The maximum negative acceptance angle (MNA) for the sphere mount 10 and ball mounted retro-reflector 20 is delimited by the size of the circular opening or aperture 21 and the parameters of the conical nest 18. Specifically, the ball mounted retro-reflector 20 can only be rotated within the conical nest 18 to a negative acceptance angle at which the circumferential edge of the aperture 21 contacts two of the three contact points 22A-22C. Further rotation, assuming no interference with any cylindrical hood present, would place one of the contact points 22A-22C within the circular opening or aperture 21, resulting in an unstable mounting for the ball mounted retro-reflector 20 on the remaining two nest points in contact with the surface of the ball.
 Those of ordinary skill in the art will recognize that the sphere mount 10 may be constructed with or without the base shank 1.
 In view of the above, it will be seen that the several objects of the invention are achieved and other advantageous results are obtained. As various changes could be made in the above constructions without departing from the scope of the invention, it is intended that all matter contained in the above description or shown in the accompanying drawings shall be interpreted as illustrative and not in a limiting sense.
|Cited Patent||Filing date||Publication date||Applicant||Title|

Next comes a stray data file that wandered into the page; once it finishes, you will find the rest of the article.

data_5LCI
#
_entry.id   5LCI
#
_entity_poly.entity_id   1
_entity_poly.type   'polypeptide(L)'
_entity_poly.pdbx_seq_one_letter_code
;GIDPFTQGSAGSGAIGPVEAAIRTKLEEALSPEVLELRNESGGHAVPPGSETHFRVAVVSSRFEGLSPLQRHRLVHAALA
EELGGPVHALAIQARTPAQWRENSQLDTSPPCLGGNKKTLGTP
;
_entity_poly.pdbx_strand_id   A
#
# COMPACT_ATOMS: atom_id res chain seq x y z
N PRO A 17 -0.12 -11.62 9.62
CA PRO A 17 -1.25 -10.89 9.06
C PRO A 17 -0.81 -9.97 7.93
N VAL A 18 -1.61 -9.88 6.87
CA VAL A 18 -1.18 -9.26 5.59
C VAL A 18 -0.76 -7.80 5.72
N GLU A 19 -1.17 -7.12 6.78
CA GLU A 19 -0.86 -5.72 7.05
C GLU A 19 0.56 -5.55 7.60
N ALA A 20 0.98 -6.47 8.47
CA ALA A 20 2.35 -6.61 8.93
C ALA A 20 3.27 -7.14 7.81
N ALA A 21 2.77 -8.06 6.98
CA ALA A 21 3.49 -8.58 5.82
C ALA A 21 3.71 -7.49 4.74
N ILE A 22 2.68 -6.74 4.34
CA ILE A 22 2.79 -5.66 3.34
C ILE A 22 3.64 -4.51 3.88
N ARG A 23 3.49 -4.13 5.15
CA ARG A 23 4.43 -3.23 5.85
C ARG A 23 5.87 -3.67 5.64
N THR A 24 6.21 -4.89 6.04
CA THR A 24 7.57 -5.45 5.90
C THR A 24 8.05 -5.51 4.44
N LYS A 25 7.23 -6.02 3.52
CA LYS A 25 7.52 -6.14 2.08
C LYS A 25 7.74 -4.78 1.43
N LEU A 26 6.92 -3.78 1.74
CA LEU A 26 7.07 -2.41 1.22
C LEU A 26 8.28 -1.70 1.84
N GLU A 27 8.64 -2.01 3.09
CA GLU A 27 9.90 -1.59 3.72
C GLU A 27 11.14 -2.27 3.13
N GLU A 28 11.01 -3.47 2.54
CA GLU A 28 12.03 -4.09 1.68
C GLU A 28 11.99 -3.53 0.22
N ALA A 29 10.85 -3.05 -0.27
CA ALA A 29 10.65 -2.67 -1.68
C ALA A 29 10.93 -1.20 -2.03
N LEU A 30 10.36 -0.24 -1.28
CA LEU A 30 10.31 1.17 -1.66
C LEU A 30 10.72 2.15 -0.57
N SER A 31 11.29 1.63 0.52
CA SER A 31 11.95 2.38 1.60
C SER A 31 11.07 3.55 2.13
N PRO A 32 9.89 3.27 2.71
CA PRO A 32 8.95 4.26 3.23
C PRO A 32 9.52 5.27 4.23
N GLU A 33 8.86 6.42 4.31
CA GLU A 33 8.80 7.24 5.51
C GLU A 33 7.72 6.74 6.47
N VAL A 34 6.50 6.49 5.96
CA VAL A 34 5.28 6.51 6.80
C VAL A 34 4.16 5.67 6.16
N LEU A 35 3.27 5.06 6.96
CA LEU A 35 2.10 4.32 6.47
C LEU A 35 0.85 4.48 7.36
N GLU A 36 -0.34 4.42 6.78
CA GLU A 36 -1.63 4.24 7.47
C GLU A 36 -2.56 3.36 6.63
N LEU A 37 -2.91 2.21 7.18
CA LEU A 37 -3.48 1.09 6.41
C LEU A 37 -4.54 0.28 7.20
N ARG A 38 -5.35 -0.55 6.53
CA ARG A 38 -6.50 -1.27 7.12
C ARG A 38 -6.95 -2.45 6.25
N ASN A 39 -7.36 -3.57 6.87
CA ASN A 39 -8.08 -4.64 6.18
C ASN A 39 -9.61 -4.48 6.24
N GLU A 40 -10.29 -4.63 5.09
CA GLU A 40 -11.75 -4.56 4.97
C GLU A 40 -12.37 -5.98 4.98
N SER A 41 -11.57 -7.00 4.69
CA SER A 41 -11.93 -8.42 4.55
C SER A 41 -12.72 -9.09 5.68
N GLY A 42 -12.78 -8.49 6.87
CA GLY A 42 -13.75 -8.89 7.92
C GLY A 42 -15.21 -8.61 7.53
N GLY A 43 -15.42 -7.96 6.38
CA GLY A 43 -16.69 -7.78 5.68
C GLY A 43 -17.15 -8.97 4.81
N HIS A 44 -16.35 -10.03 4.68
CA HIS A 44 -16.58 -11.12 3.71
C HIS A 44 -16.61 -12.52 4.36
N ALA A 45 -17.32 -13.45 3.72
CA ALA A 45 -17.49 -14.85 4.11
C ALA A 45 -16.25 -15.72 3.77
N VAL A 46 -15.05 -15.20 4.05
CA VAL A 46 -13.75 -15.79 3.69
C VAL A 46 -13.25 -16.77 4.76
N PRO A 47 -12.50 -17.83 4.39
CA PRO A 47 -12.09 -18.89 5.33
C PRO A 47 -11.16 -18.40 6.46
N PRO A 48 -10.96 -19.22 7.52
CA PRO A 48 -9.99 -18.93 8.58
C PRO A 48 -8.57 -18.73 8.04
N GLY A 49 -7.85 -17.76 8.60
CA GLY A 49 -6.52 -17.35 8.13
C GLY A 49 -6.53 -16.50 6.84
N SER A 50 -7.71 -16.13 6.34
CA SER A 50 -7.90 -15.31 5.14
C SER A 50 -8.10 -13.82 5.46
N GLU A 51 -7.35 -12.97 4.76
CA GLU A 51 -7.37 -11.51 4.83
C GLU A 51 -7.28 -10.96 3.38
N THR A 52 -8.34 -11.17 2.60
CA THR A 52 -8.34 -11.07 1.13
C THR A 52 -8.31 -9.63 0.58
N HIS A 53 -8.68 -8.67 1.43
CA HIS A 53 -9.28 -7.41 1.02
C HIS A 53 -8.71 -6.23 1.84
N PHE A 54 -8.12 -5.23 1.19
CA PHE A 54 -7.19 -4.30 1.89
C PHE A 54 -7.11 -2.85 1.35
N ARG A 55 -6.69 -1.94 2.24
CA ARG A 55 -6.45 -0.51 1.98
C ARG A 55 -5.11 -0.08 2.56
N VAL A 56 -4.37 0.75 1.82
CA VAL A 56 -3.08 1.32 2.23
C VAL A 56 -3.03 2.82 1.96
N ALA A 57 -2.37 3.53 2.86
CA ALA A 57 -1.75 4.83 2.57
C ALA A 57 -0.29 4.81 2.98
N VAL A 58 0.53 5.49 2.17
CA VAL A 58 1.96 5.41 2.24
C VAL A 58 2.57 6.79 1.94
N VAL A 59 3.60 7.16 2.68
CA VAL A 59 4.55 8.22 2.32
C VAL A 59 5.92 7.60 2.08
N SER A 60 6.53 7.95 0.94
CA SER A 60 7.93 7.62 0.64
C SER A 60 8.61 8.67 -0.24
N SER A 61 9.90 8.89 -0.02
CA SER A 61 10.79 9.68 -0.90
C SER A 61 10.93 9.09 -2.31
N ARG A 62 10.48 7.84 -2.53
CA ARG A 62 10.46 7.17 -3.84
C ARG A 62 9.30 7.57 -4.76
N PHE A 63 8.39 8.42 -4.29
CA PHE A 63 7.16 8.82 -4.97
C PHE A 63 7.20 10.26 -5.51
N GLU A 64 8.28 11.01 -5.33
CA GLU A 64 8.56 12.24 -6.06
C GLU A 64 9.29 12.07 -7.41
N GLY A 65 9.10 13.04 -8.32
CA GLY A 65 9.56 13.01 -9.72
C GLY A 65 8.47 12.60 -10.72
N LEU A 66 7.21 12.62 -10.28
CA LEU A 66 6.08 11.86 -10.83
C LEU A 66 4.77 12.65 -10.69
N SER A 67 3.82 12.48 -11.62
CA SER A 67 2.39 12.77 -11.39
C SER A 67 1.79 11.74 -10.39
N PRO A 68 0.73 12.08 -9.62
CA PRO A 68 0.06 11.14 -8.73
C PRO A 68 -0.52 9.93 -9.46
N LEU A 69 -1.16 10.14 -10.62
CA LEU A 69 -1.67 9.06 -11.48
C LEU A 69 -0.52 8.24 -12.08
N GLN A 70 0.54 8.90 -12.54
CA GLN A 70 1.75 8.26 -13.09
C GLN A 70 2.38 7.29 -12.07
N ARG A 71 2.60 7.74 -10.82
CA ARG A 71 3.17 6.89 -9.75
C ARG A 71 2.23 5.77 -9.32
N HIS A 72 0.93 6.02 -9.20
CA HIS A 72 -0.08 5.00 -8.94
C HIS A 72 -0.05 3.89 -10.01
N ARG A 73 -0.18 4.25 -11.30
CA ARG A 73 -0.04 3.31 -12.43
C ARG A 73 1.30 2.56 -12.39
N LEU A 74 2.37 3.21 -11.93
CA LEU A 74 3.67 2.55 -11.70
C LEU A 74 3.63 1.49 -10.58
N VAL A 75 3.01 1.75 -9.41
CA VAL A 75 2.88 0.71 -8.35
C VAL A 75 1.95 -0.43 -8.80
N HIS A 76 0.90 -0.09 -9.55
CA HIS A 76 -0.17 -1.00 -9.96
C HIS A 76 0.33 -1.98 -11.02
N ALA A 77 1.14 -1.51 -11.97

|US5861956 *||May 27, 1997||Jan 19, 1999||Spatialmetrix Corporation||Retroreflector for use with tooling ball|
|US6299122 *||Sep 28, 1999||Oct 9, 2001||Northrup Grumman Corporation||Spherically mounted retroreflector edge adapter|
|US6765733 *||May 14, 2002||Jul 20, 2004||Nlight Photonics Corporation||System and method for mounting components using ball and socket structure|
|US20020148133 *||Mar 6, 2002||Oct 17, 2002||Bridges Robert E.||Scale-bar artifact and methods of use|
|US20040035277 *||Aug 13, 2003||Feb 26, 2004||Hubbs William O.||Track and punch SMR marking device|
|Citing Patent||Filing date||Publication date||Applicant||Title|
|US7173779 *||Apr 19, 2005||Feb 6, 2007||Gizmonies, Inc.||Kinematic mount having connectors with beveled edges|
|US7952728 *||May 3, 2005||May 31, 2011||Kuka Roboter Gmbh||Robot-controlled optical measurement array, and method and auxiliary mechanism for calibrating said measurement array|
|US8176645 *||Apr 23, 2009||May 15, 2012||Afm Technology Gmbh||Spacer for placing retroreflectors of varying sizes on a standard drill adapter|
|US8773667||Jan 18, 2011||Jul 8, 2014||Faro Technologies, Inc.||Sphere bar probe|
|EP2112463A1 *||Apr 24, 2008||Oct 28, 2009||AfM Technology GmbH||Intermarry adapter for placing retro reflectors of different sizes on standardized bore adapters|
|WO2009130024A1 *||Apr 23, 2009||Oct 29, 2009||Afm Technology Gmbh||Spacer for placing retroreflectors of varying sizes on a standard drill adapter|
|International Classification||G02B5/12, G02B7/182|
|Cooperative Classification||G02B7/182, G02B5/12|
|European Classification||G02B5/12, G02B7/182|
|Aug 15, 2006||AS||Assignment|
Owner name: HUBBS MACHINE & MANUFACTURING INC., MISSOURI
Free format text: ASSIGNMENT OF ASSIGNORS INTEREST;ASSIGNOR:HUBBS, WILILAM O.;REEL/FRAME:018179/0964
Effective date: 20060621
|Mar 8, 2010||FPAY||Fee payment|
Year of fee payment: 4
|Feb 19, 2014||FPAY||Fee payment|
Year of fee payment: 8